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May 13

5 ways to help young people thrive during the exam season

The exam season is upon us once again. A time where the only thing teenagers seem to talk about is revision and the pressure of sitting exams. It’s also a time where attendance at our youth meetings can fluctuate with the assumption, “they must have exams”. Whilst exams are an important part of the summer term for teenagers, they don’t have to be held as the most important. So how do we as youth leaders help young people cope with the demands of GCSEs and A levels?

Here are 5 ways which anyone can help young people not just survive the exam period, but to thrive.

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1. Keep the right perspective
I was speaking to a youth worker yesterday who told me how one young person she knows said to her that he was going to ‘put God on hold’ for a couple of months while he focuses on his exams. Most of our teenagers probably wouldn’t admit this out loud, but there is a genuine danger that how they live their lives would reflect this attitude. It appears that in today’s culture we have made exams an idol. They are the most important element of the teenage life up to this point in their lives. But this is, of course, not how it should be. God should always be the most important part of our lives. We need to gently help young people remember this by asking them how they are staying in relationship with him through this busy season, encouraging them to keep reading the Bible each day and to attend church and youth group each week. Help them realise that God is with them always, even in the examination room, so to walk with him through these months, not to ignore him.

2. Ask for their exam timetable
Show you care by requesting a copy of their exam timetable and then promise to pray for them on the days they have exams. This is something useful and practical we can do. Ask God to help them remember all they have learnt in the years leading up to the exams and to help them write clearly and to give their best. By doing this we model leaning on Jesus and walking with him. You might like to compile an exam timetable for all your young people and then share them out so that the group are encouraged to pray for each other. This will help remind them to keep God as their main perspective.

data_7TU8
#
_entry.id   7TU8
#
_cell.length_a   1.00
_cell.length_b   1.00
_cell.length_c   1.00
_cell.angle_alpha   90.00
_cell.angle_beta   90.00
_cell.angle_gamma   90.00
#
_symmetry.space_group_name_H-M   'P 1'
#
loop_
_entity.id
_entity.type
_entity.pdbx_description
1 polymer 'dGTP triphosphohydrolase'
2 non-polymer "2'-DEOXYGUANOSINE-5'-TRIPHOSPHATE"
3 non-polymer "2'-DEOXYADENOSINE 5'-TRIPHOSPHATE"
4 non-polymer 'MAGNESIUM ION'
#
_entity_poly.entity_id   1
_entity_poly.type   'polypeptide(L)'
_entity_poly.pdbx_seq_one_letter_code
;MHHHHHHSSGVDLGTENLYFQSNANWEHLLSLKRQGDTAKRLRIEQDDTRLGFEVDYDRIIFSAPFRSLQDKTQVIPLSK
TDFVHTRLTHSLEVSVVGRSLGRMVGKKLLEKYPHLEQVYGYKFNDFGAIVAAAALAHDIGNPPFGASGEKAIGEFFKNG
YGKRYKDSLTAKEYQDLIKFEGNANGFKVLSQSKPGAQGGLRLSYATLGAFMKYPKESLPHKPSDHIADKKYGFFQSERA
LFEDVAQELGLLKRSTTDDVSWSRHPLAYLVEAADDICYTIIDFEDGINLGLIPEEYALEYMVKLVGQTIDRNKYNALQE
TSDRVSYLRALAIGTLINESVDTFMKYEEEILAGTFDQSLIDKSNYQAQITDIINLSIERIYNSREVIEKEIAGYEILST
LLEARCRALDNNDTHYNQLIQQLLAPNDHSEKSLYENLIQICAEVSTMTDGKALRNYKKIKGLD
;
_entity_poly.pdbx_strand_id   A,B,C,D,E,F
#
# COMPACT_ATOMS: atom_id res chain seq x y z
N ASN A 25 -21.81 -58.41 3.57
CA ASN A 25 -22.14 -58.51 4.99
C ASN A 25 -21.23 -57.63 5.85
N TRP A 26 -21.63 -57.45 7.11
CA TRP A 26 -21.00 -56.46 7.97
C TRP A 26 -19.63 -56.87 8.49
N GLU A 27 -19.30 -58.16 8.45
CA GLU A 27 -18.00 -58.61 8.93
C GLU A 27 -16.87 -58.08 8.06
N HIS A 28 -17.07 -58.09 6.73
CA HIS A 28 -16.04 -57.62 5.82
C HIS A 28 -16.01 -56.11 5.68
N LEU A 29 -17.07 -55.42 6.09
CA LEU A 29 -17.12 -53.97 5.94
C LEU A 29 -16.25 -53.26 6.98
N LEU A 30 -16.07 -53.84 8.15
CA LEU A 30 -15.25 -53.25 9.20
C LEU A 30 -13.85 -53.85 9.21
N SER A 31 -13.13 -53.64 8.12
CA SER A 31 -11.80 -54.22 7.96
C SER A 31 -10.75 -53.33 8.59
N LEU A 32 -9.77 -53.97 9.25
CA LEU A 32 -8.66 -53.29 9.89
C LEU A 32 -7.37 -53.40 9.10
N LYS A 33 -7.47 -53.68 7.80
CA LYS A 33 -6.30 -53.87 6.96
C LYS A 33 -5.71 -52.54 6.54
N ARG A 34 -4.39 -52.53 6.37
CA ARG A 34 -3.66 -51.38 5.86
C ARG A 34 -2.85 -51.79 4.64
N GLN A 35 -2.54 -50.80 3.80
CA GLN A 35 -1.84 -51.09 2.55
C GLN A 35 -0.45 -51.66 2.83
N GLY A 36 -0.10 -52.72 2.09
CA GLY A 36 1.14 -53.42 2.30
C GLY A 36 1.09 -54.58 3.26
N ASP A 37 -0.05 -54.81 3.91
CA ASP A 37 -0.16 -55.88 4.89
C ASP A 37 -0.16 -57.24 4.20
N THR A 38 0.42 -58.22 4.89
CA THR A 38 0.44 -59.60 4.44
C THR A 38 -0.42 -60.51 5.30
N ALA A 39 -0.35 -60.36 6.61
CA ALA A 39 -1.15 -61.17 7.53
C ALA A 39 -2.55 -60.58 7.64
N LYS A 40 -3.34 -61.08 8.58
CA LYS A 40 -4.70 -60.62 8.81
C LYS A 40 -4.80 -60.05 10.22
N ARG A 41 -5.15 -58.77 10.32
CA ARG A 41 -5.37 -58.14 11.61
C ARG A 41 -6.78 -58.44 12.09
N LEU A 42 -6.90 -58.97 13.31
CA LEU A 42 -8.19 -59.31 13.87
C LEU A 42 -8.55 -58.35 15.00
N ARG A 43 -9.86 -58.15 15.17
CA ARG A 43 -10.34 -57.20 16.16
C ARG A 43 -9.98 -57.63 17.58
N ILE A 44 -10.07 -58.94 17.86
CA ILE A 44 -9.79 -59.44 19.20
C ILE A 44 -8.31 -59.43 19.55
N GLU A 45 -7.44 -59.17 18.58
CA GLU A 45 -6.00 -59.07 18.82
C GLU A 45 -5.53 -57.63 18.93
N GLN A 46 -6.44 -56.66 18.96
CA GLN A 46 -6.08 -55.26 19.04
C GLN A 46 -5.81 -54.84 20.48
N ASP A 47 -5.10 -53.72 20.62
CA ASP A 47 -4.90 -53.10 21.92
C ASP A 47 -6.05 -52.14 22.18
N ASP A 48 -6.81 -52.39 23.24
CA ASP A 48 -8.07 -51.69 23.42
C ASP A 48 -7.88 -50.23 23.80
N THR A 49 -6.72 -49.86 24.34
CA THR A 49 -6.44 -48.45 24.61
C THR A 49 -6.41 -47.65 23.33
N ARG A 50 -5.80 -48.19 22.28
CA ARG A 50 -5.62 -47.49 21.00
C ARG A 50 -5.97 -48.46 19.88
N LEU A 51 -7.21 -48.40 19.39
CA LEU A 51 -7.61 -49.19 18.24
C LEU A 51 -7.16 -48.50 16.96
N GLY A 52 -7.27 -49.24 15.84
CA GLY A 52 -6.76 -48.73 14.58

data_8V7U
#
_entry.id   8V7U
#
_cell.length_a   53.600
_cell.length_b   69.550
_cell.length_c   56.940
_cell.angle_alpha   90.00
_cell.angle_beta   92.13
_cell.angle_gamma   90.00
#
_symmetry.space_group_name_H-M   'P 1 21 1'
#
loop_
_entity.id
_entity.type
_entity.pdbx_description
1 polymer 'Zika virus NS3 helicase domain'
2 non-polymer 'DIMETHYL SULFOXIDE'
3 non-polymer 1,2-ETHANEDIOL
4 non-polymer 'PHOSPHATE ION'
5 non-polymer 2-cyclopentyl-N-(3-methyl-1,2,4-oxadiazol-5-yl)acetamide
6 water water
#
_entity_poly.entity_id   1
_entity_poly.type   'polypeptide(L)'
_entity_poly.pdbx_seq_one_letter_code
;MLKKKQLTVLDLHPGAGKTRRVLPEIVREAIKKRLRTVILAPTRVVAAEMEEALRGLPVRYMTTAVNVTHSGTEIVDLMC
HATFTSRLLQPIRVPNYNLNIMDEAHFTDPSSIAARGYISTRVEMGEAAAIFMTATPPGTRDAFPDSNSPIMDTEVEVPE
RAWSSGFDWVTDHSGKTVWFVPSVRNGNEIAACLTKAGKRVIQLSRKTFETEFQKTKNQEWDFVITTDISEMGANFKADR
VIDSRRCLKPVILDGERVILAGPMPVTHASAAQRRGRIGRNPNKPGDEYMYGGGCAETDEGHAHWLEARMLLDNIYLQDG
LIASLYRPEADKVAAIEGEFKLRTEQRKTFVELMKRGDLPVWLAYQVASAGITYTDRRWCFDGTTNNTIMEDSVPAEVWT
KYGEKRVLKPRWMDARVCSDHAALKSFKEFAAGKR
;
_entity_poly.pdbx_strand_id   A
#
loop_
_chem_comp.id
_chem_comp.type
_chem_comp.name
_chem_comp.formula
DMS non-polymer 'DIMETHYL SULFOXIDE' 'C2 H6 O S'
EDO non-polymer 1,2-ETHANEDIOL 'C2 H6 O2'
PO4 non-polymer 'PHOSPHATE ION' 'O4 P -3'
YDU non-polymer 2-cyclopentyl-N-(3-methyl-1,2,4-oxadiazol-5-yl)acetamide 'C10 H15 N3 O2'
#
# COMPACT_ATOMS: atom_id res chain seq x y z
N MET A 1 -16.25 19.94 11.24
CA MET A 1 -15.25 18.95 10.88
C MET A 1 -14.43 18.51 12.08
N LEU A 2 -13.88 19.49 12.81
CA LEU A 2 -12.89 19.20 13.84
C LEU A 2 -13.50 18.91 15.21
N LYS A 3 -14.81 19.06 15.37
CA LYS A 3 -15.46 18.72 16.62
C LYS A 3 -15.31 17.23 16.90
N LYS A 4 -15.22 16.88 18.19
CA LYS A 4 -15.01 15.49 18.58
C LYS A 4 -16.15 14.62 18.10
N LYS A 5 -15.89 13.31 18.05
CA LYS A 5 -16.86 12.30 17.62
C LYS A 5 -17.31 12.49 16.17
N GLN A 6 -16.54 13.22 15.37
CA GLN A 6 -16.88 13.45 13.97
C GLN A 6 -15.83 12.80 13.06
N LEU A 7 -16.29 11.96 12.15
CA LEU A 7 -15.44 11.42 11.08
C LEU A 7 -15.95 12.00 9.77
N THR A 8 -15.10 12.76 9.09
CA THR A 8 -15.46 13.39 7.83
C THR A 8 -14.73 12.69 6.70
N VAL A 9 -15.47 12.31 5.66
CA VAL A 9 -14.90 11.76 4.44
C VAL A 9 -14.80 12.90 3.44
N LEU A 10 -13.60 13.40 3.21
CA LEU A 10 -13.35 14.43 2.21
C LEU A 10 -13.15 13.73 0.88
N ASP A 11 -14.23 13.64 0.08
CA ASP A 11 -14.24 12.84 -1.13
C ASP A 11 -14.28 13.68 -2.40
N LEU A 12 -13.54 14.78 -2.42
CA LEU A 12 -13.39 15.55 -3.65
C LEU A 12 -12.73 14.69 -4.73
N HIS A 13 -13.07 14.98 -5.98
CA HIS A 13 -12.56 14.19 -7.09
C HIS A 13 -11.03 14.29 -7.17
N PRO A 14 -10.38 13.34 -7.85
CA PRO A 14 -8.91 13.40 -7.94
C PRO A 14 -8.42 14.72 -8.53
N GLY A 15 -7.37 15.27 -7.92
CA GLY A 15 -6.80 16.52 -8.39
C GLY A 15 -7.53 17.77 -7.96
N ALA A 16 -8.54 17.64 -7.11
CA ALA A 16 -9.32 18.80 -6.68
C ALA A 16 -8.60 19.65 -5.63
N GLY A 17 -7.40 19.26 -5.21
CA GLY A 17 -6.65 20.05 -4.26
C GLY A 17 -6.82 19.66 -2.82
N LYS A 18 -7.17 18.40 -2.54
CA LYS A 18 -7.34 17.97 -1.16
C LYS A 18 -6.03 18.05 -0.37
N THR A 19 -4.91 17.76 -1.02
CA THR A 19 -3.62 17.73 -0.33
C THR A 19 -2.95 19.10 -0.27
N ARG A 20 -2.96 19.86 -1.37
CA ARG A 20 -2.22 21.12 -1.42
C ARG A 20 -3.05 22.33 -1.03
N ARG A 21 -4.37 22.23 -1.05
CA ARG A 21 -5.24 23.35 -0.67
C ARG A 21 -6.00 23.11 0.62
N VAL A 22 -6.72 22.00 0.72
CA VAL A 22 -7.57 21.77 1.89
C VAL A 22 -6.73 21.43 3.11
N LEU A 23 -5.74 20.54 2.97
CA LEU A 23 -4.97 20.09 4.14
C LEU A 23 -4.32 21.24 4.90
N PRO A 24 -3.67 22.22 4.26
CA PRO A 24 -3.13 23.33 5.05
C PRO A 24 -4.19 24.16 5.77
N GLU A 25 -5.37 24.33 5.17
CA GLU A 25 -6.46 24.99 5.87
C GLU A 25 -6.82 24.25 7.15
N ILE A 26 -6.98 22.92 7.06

3. Message them on exam day
A quick message to say that you are praying for them and you hope the exam goes well can go down so well with the students. It reminds them that they are not alone and that there are people who love them and understand what they are going through. Send a message to celebrate when a week of exams are over and especially when they are all finished. Being part of their exam season is important for sharing life together and for building community amongst the group.

4. Encourage them with Scripture
Send the occasional Bible verse to them to encourage them to keep going. It will help them get a little Bible nourishment, give them something to reflect and pray on, as well as giving them the Word of God to take with them into their exams. If they haven’t been reading their Bibles, it will be like water to parched soil so will be essential nutrients for them.

5. Ask about their study/fun/rest balance
Over the years I have seen many young people who feel that the exam season is a time for two things: taking exams and revising for them. There is almost a sense of guilt if they find themselves doing anything else. Indeed, this is what makes revising so difficult. I am sure most teenagers spend more time feeling guilty about not revising than actually revising itself!
We should be asking each person how they are doing with the life balance of studying, taking time out for fun and refreshment and making sure they are getting enough rest. There comes a point when young people can ‘over study’, where they revise so much that it starts to have a detrimental effect on their wellbeing. We need to help some of our young people be aware of this. They are given study leave from school so that they have enough time in the day to revise for their exams. This should mean that they don’t need to be studying in the evenings. Instead they should be have some time out, having some fun and resting. Getting a good night’s sleep is also essential.

We need to ask them how they are doing with this life balance and gently challenging them if we feel they are off balance.

Exams are a difficult time for many young people. We need to make sure that we are making our youth groups as welcoming, encouraging and Spirit-filled as we can so that each person will have a desire to come and be recharged, both socially and spiritually, each week.

As youth leaders let’s stand alongside our young people and walk with them, and Jesus, as they travel this life experience.